Yusef Salaam of the Exonerated Five sets a healthy example for focusing more on finding strength within oneself to improve the world in the future rather than expending energy on the injustices one has faced in the past.
An inspiring social justice and spiritually-forward memoir, Better, Not Bitter provides a well-rounded perspective on the toll taken on the minds, bodies, and spirits of those involved in the American prison system. The book is an insightful unpacking of the wrongful conviction of the Central Park Five in 1989, recollected by Yusef Salaam who was only sixteen when he was handcuffed and sent to the extremely violent Rikers Island prison with the four other boys. But a story is more than a sequence of events:
Often, we tend to lean on binaries that help move our agendas along, both in general and in the realm of social justice. We hear about either the looters or the peaceful protesters. Never about the oppressive forces that led to such an outpouring of rage and grief being expressed in the streets.
While the Central Park Five's (now the Exonerated Five's) story has been told cinematically through a documentary by Ken Burns and most recently through a TV miniseries by Ava Duvernay, Salaam warns that making these stories too linear forces them to be less about people and more about black-and-white actions, events, and consequences. "Knowing the collective narrative is important. Knowing the story of the individual is transformative."
Salaam's life story reveals how Black Americans are constantly fighting, not just to exist, but also to matter in the world of white supremacy. He attributes his tenacity to the foundation set by his upbringing, so readers learn a lot about the ups and downs of his childhood in Harlem—his love for the arts, the people who taught him self-worth, and the way his name's history and meaning have shaped his understanding of himself. He candidly shares his experience in prison, incorporating research and statistics about the prison system, ultimately showing how:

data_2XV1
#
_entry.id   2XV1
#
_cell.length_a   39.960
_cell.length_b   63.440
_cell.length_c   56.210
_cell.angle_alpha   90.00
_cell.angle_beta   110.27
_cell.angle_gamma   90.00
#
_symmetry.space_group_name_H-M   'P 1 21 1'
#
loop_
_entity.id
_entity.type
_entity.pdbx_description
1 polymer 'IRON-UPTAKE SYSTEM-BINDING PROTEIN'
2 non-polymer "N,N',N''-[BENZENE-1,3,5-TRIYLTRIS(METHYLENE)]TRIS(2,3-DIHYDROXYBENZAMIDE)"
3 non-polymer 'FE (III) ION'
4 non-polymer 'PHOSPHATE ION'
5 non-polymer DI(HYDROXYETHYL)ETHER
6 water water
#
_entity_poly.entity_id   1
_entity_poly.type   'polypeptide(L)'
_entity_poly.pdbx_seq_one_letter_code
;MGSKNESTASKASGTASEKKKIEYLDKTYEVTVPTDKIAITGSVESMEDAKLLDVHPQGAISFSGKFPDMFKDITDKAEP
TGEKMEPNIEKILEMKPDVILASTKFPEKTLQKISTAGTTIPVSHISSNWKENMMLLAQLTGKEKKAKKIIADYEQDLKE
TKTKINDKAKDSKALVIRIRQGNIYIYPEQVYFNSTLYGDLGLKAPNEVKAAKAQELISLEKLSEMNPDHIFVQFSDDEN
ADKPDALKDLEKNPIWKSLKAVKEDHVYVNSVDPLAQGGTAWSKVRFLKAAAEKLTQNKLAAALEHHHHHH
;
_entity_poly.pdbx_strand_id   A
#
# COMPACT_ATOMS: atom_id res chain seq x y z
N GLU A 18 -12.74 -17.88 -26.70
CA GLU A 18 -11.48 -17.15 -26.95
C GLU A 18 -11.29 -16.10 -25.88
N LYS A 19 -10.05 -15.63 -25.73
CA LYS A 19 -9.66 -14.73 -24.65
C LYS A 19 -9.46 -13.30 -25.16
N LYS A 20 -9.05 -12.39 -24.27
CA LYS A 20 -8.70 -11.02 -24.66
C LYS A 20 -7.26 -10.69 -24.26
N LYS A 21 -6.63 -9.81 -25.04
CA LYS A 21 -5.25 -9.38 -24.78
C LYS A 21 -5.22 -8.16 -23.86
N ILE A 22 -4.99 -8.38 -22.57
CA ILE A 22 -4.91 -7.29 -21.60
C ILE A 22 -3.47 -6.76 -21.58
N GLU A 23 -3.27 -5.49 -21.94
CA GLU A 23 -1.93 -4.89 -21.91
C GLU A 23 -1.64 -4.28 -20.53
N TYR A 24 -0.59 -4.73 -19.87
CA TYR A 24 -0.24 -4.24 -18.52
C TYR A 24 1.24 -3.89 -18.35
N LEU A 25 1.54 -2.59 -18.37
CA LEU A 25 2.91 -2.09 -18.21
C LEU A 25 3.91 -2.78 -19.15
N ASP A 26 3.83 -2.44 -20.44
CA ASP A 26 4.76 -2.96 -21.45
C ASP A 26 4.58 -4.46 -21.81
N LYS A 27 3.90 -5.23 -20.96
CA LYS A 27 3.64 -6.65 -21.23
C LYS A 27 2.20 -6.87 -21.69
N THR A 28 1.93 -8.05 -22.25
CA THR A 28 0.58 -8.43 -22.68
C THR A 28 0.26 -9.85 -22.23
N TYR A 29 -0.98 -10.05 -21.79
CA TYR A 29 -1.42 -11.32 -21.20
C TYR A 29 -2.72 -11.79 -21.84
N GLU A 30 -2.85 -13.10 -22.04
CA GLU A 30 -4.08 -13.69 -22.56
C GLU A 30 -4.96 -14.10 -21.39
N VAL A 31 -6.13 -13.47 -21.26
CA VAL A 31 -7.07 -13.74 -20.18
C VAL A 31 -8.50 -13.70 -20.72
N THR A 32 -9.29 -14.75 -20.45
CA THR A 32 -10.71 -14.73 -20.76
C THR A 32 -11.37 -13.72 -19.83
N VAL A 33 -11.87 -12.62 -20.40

This system of injustice uses incarceration as a way to avoid the problems of poverty, wealth gaps, and health disparities, among many others, all wrought by white supremacy and the history of enslavement and Jim Crow. Instead of uprooting the system, they justify it, wielding incarceration as a social machete to chop down the marginalized. It is the echo of state's rights. it is the echo of a Confederacy that was desperate for a way to continue the institution of slavery.
Better, Not Bitter humanizes headlines, and will hopefully inspire others to learn more about or at least care more about the individual lives who have and continue to be affected by the United States justice system's persistent inequality and lack of accountability. And for those affected, Salaam sets a healthy example for focusing more on finding strength within oneself to improve the world in the future rather than expending energy on the injustices one has faced in the past.
Throughout the book, the reader is witness to Salaam's constant internal work to maintain his sense of self amidst the barrage of external sources that were setting the entire world against him, not just during the trial but before and after this life-changing moment as well. And it wasn't just life-changing for him and the other four whose formative years were stolen from them. Salaam frequently cites religious passages that have helped him look at this time not with anger but with hope: Hope that the Exonerated Five's place in civil rights history is moving the human rights movement forward and also hope that the wisdom he gained from it will help other Black men and women hope, heal, and thrive as well.